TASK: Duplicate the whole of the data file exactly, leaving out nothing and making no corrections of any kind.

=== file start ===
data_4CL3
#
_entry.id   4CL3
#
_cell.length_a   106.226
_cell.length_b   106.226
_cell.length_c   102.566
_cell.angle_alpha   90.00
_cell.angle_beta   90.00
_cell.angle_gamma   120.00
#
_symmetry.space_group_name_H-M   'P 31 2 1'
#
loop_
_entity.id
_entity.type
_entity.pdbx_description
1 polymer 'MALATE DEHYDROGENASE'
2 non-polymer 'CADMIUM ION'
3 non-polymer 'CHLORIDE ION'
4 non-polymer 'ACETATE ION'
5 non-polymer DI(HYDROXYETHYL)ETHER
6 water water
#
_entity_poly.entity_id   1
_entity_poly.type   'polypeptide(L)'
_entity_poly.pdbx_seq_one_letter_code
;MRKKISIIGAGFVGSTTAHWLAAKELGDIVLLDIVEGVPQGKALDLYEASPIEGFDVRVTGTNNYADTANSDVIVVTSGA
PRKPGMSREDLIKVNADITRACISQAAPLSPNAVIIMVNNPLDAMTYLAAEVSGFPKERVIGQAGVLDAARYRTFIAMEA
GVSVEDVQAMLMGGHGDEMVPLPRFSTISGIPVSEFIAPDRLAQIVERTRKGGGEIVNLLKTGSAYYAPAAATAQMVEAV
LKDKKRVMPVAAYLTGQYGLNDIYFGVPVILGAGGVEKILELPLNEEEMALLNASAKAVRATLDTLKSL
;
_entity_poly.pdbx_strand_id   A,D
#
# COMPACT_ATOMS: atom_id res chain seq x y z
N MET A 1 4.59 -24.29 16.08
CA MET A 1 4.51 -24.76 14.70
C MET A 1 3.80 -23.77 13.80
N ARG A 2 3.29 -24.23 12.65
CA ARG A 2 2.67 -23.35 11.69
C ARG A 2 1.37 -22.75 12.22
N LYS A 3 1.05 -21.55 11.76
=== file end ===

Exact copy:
data_4CL3
#
_entry.id   4CL3
#
_cell.length_a   106.226
_cell.length_b   106.226
_cell.length_c   102.566
_cell.angle_alpha   90.00
_cell.angle_beta   90.00
_cell.angle_gamma   120.00
#
_symmetry.space_group_name_H-M   'P 31 2 1'
#
loop_
_entity.id
_entity.type
_entity.pdbx_description
1 polymer 'MALATE DEHYDROGENASE'
2 non-polymer 'CADMIUM ION'
3 non-polymer 'CHLORIDE ION'
4 non-polymer 'ACETATE ION'
5 non-polymer DI(HYDROXYETHYL)ETHER
6 water water
#
_entity_poly.entity_id   1
_entity_poly.type   'polypeptide(L)'
_entity_poly.pdbx_seq_one_letter_code
;MRKKISIIGAGFVGSTTAHWLAAKELGDIVLLDIVEGVPQGKALDLYEASPIEGFDVRVTGTNNYADTANSDVIVVTSGA
PRKPGMSREDLIKVNADITRACISQAAPLSPNAVIIMVNNPLDAMTYLAAEVSGFPKERVIGQAGVLDAARYRTFIAMEA
GVSVEDVQAMLMGGHGDEMVPLPRFSTISGIPVSEFIAPDRLAQIVERTRKGGGEIVNLLKTGSAYYAPAAATAQMVEAV
LKDKKRVMPVAAYLTGQYGLNDIYFGVPVILGAGGVEKILELPLNEEEMALLNASAKAVRATLDTLKSL
;
_entity_poly.pdbx_strand_id   A,D
#
# COMPACT_ATOMS: atom_id res chain seq x y z
N MET A 1 4.59 -24.29 16.08
CA MET A 1 4.51 -24.76 14.70
C MET A 1 3.80 -23.77 13.80
N ARG A 2 3.29 -24.23 12.65
CA ARG A 2 2.67 -23.35 11.69
C ARG A 2 1.37 -22.75 12.22
N LYS A 3 1.05 -21.55 11.76